William Booth, in his book, How to Reach the Masses with The Gospel, wrote, “Our purpose is to go out into the highways and hedges, and bring in the thousands who at present seem to be outside the pale of all religious influence and operation; who if not positively and bitterly opposed to Christianity, are totally indifferent to it.” Though some argue that the virtual world is a highway to reach others, I contend that it’s best used as a ministry maintenance or training tool for those already within our sphere of influence – not as an evangelistic avenue to the lost masses apathetic to the gospel or hostile to Jesus.
For holding our corps fellowship together it’s helpful but for those called to be soldiers in this evangelistic organization it falls short. We tend to surround ourselves on social media with likeminded friends and acquaintances. How many of us populate our social media pages with those in opposition to the gospel message? Jesus didn’t call us to maintain our social circle. He said “Go, therefore, and make disciples of all nations…” (Matthew 28:19). The Salvation Army, and we as its soldiers, were redeemed to,
Rescue the perishing, care for the dying,
Snatch them in pity from sin and the grave;
Weep o’er the erring one, lift up the fallen,
Tell them of Jesus the mighty to save.
From God’s perspective, the Bible clearly dictates that the corps is to be a cohesive group of believers working together for growth, health and unity and that we conduct ourselves as a priesthood for a lost world. Each person has a significant role to play in helping and improving all the other parts. However, in a virtual world, the corps body tends to lie dormant, reduced to bystanders while watching the corps officer wrestle pushing buttons while broadcasting the sermon. This is not The Salvation Army at its best. We need to be out of our recliners, running towards the fire to rescue others.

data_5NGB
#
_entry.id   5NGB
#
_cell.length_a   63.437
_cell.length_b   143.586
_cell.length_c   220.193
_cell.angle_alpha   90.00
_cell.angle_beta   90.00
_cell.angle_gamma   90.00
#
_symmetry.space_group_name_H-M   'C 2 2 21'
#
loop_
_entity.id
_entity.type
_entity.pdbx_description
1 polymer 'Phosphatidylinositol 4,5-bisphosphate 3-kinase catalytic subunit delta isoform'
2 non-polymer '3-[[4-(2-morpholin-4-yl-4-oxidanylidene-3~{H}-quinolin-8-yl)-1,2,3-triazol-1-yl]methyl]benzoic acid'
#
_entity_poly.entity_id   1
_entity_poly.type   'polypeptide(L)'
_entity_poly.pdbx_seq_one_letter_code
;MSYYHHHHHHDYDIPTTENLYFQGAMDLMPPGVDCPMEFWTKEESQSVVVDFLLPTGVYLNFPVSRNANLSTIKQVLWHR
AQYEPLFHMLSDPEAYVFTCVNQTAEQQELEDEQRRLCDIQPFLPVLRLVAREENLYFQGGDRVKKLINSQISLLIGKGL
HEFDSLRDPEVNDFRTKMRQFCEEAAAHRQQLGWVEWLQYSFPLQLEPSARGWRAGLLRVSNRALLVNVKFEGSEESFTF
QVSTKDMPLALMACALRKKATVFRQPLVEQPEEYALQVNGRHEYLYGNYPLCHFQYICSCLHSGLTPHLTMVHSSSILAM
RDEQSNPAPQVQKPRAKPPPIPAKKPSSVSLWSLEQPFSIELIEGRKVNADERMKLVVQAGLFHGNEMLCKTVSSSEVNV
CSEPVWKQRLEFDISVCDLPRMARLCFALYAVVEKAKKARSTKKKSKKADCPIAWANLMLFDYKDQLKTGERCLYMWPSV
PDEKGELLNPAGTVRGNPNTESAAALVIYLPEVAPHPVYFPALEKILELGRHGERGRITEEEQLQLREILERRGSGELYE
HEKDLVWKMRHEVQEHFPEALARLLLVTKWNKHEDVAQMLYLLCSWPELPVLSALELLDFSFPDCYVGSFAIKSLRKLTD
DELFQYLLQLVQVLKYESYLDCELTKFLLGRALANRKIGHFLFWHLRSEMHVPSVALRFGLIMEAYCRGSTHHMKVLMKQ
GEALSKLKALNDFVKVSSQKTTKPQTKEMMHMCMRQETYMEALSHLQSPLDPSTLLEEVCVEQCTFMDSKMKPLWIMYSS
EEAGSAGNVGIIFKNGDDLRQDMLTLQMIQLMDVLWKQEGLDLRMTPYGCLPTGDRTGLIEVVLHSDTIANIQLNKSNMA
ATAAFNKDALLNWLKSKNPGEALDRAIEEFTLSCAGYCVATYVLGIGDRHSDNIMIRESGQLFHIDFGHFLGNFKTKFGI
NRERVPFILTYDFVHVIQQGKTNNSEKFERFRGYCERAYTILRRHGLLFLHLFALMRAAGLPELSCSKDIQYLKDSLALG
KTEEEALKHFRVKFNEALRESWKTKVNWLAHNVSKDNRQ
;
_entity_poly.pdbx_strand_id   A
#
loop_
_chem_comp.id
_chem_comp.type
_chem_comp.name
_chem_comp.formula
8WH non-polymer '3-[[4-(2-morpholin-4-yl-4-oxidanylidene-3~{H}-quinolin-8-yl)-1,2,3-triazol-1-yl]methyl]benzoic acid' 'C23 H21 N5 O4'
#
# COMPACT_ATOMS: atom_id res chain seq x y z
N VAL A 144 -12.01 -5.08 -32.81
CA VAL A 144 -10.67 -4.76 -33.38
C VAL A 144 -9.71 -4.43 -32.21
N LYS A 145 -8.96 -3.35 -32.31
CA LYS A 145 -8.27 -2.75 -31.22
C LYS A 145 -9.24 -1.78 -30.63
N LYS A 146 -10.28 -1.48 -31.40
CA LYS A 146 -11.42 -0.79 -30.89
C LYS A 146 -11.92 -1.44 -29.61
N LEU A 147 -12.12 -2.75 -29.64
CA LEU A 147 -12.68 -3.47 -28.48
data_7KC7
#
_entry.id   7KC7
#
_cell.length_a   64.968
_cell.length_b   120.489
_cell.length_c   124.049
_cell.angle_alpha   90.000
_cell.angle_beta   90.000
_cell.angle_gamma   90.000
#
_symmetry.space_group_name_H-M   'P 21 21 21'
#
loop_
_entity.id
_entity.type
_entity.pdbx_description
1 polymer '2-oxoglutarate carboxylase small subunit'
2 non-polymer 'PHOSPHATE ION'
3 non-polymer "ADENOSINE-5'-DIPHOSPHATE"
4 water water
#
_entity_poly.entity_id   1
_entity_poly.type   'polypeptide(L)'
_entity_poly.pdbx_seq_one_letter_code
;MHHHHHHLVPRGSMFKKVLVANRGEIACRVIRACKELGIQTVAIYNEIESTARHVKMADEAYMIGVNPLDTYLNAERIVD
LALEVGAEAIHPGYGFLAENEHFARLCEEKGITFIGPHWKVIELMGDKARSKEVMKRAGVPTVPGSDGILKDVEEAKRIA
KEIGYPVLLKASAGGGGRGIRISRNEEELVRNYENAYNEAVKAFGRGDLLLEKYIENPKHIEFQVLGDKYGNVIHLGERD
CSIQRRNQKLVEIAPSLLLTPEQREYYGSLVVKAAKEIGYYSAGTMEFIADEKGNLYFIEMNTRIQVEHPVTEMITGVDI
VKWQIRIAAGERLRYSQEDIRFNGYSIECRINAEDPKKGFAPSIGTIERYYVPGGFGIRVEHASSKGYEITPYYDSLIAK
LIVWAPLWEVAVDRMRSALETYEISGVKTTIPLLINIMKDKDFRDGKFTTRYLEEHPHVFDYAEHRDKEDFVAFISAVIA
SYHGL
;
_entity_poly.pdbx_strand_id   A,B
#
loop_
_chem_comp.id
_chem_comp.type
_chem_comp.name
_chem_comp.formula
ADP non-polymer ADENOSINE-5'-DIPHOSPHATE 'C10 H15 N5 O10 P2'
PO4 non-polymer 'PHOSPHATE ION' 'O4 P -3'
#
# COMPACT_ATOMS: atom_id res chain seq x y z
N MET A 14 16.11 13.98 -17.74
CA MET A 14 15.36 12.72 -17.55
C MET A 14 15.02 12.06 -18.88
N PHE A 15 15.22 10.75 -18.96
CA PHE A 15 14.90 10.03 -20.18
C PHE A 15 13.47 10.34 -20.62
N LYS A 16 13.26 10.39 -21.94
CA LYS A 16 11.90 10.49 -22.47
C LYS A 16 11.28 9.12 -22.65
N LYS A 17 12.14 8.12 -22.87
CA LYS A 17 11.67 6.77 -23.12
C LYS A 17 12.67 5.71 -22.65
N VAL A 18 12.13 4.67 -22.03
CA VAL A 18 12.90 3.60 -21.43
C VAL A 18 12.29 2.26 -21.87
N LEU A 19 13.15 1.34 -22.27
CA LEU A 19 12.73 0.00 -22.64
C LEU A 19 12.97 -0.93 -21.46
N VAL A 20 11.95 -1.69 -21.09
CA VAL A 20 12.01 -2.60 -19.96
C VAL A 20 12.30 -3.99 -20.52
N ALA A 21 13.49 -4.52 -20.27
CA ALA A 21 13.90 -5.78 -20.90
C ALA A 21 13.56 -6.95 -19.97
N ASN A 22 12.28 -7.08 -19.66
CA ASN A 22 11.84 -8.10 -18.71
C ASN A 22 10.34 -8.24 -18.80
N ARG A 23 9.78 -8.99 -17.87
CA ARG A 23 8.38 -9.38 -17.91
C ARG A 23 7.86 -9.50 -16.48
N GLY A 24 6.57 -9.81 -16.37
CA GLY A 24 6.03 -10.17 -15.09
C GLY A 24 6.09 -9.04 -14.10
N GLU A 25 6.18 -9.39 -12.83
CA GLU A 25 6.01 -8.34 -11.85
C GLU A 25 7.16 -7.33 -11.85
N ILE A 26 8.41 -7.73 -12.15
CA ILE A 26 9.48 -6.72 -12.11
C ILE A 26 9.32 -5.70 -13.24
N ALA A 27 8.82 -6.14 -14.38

While teaching an ecclesiology class at the training college, each cadet was asked a question: “Who has been the most influential person in regard to your conversion, and/or continuing spiritual life journey?” Cadets each spoke out a name that was put on a list. Something was missing. Absent were the names of any famous preachers, theologians or evangelists. No Billy Graham or Tim Keller. Then we made another list of what trait, action or personal characteristic people on the influencer list demonstrated that made a lifelong impact. Every quality listed – love, support, patience, belief, trust – could be placed under the heading, RELATIONSHIP.
The Christian world is busily projecting the future of a virtual Christian presence versus coming back into a physical congregation after the pandemic. For Salvation soldiers, the answer should be both. As evangelists, we’re called to the alleyways to rescue those on a paved road to hell. Failing this divine mandate, all other “things” and “stuff” is vapor. Faltering in our primary role betrays those who could have been redeemed.
Get out of the recliner! Run towards the fire!
“Go straight for souls and go for the worst.” -William Booth.